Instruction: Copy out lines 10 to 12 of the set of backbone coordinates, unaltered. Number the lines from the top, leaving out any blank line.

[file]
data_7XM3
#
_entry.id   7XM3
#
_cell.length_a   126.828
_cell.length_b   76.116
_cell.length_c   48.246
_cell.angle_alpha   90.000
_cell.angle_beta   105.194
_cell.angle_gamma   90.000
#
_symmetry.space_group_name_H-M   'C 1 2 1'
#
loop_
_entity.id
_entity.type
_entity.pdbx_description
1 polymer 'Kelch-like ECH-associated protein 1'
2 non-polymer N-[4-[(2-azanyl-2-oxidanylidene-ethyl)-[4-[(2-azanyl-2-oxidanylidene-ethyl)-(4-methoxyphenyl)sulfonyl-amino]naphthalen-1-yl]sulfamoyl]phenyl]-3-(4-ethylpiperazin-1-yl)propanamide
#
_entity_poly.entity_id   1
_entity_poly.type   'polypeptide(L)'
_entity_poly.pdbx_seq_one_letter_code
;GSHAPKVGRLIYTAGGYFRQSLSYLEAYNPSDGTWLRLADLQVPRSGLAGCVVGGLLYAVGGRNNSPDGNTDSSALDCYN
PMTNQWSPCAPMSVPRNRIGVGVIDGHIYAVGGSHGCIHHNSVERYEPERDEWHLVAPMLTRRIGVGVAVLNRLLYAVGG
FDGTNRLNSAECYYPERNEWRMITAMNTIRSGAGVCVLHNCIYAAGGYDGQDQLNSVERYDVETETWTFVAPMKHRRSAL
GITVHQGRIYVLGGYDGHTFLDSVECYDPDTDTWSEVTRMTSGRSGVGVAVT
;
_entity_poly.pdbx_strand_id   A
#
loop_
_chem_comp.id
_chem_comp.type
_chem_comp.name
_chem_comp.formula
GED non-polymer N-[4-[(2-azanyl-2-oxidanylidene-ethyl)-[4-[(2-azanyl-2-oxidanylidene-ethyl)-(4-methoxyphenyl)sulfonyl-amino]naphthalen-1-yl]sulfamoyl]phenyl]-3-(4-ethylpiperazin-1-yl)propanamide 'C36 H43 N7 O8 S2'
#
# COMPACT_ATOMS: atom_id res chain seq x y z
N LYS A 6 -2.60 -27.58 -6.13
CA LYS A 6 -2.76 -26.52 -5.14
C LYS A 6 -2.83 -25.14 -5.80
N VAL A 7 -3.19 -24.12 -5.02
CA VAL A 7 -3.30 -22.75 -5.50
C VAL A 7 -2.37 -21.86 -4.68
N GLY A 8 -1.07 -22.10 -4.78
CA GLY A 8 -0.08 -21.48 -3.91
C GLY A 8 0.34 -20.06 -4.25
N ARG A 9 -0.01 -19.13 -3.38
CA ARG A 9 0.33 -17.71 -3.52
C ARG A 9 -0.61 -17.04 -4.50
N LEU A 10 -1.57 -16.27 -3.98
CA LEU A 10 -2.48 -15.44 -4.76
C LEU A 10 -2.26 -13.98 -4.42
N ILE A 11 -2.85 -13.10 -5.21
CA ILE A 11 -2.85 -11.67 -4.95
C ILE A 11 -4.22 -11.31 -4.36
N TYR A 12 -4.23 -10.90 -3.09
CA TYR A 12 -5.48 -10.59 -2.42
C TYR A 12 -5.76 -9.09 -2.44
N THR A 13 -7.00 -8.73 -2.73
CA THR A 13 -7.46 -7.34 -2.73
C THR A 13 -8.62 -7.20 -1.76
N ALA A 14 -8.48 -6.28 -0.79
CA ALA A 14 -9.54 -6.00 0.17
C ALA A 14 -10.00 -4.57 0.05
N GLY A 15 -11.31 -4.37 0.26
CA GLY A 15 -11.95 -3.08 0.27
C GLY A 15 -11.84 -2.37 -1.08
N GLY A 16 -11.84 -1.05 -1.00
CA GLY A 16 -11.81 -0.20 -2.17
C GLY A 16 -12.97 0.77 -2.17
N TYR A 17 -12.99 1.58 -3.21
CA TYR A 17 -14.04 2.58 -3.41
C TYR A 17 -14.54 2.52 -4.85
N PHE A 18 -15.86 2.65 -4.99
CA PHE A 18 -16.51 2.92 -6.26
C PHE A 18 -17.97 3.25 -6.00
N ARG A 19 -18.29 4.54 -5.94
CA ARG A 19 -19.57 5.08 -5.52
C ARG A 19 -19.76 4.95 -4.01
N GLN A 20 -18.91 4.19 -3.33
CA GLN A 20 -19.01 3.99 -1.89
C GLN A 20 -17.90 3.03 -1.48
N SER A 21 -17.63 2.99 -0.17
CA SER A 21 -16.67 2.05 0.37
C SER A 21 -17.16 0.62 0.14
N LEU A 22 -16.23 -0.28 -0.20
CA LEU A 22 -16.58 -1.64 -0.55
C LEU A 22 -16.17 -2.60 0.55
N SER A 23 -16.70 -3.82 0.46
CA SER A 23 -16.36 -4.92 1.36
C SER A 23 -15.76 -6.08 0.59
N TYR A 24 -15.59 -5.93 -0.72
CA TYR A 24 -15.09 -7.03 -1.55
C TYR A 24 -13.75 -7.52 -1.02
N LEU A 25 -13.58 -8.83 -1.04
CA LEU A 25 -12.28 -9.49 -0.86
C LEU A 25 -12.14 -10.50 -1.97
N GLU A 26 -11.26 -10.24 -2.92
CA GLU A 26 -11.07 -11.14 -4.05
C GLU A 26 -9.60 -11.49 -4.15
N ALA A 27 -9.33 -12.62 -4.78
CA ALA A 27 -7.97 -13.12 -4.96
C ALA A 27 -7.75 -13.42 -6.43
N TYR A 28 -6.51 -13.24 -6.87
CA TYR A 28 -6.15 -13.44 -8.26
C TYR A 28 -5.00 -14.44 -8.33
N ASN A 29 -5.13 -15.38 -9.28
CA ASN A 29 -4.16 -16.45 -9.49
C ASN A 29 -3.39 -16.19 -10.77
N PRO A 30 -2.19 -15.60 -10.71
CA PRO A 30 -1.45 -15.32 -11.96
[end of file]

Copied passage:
_cell.angle_gamma   90.000
#
_symmetry.space_group_name_H-M   'C 1 2 1'